Recently my wife had a job interview for an internal promotion for which she spent hours preparing. When I asked her how it went and how she felt about it, her answer revolved around the emotions that she hadn’t felt in previous interviews, not around the content of the conversation itself. Much of her answer had to do with things like: “I don’t feel like I answered a certain question with enough detail”, “I feel like they were pressuring me with follow-up questions”, “I was forced to pause and think for a long time on some questions”, “I feel exhausted”, “That was HARD!”.
I think back my early days as a young consultant, when I was venturing into a second professional role in addition to my ‘real job’ as an IT Business Analyst. After a full day of training, one of my best friends and mentors, Larry Sternberg (who also happened to be my boss), asked me how I felt about how the day went. I was exhausted. It was HARD! Not physically, but intellectually and emotionally hard. I knew that I had met the ‘objectives’ of the training session, but I felt overwhelmed with what I had absorbed throughout the day. I distinctly remember Larry looking at me and saying: “That’s what growth feels like”.
Today we find ourselves in a world ravished by, and in many ways rejuvenated by, a global pandemic. Every day I hear people talking about how hard things have been because of COVID. And I agree! It has been a hard road for me too.
I offer another perspective on what “hard” means. Maybe it’s not just the fact that you’ve been laid off. Maybe it’s not just the fact that your sales pipeline dried up overnight. Maybe it’s not just the fact that your clients are twice as demanding yet demanding to pay half as much. Maybe it’s not just the fact that you can’t find anyone to work for you. Maybe it’s that you’re growing. Maybe you’re growing into someone or something that you didn’t know you could be. If you’ve never been there before, how could you know how it feels?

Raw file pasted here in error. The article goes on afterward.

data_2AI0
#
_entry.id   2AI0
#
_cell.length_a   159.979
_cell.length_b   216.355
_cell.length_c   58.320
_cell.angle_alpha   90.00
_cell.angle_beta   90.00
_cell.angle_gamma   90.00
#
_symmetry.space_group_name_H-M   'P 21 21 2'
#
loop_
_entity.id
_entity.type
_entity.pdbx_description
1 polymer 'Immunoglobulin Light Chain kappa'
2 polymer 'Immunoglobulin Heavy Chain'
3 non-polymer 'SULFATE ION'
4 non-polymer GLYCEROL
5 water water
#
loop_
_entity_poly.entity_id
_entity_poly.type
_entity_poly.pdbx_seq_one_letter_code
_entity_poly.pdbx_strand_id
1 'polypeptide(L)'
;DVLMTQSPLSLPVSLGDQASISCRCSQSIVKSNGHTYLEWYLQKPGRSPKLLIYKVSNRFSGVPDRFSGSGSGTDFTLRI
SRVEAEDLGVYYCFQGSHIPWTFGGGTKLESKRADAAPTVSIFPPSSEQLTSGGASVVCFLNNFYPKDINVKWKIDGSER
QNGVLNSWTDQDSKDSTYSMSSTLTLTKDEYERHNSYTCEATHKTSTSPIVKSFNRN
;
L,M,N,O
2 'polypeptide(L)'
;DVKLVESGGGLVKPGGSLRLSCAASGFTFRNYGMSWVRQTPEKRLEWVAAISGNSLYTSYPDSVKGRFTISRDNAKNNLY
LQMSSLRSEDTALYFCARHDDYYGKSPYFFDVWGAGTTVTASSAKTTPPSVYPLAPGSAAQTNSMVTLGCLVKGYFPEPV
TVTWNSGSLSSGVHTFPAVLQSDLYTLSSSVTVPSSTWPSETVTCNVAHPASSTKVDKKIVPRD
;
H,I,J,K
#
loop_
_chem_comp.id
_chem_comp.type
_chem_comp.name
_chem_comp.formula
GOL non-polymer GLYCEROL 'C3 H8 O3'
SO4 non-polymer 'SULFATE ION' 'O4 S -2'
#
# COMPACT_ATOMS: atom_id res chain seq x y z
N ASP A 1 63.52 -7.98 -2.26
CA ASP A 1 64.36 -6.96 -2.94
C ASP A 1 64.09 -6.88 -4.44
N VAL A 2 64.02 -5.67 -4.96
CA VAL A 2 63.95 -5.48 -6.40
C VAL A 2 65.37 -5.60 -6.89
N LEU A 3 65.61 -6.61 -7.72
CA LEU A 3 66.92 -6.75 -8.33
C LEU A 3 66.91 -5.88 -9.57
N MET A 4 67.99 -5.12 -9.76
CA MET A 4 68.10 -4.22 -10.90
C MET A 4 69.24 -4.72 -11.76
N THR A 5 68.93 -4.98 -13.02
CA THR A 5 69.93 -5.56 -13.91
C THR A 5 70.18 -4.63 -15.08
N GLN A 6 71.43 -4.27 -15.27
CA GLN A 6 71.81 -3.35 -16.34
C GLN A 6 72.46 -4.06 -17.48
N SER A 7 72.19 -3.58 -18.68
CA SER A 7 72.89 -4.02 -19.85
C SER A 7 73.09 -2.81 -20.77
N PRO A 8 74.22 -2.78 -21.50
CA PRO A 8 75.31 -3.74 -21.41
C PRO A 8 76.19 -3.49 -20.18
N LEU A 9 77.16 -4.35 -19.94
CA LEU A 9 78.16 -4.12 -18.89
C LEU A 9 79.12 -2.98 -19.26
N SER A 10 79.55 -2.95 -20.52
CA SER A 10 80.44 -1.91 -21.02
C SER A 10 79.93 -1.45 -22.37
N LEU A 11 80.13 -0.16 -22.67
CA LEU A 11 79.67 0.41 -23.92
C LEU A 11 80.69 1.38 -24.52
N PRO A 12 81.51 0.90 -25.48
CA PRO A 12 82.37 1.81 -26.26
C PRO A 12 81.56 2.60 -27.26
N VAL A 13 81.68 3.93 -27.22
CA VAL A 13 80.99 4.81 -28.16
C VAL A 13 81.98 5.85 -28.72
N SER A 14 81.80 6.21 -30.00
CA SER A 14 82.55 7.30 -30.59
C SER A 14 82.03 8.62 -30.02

We think of talent/potential like a glass of water: the size of the glass is your talent. It’s the size of your potential to perform. The level of water in the glass is your current performance. You’re goal, and that of your organization, should be to help yourself and others fill up the glass – to maximize performance to the highest capacity. As the glass fills up, it will undergo minute, unperceivable shifts in its structure as the building pressure of the water pushes downward and outward on the container. The very thing the glass is designed to hold and carry forward makes the container physically stretch as it adapts to containing it. The same happens to your talent: it will undergo a shift as your performance nears the top.
A rubber balloon has the capacity to hold large amounts of air. It can do it. But as it fills up its structure shifts, which even changes its physical appearance. How do you think the balloon feels?
Your talent has the capacity to continue growing and defines the extent to which you can stretch and grow. But stretching can “hurt”; you can sometimes feel it. Your growth impacts how you feel. Are you feeling it?
- If you are feeling it, ask yourself: Am I channeling this growth toward the things I want to accomplish?
- If you’re not feeling it, ask yourself: Am I growing? If I’m not growing, how can I find more activities that make me feel growing pains?
- If you don’t want to feel it, ask yourself: Have I achieved what I set out to achieve? If so, share with us the key steps that helped you get there.
If you want to know how big the glass is for the individuals in your organization, let us know. That's what we do.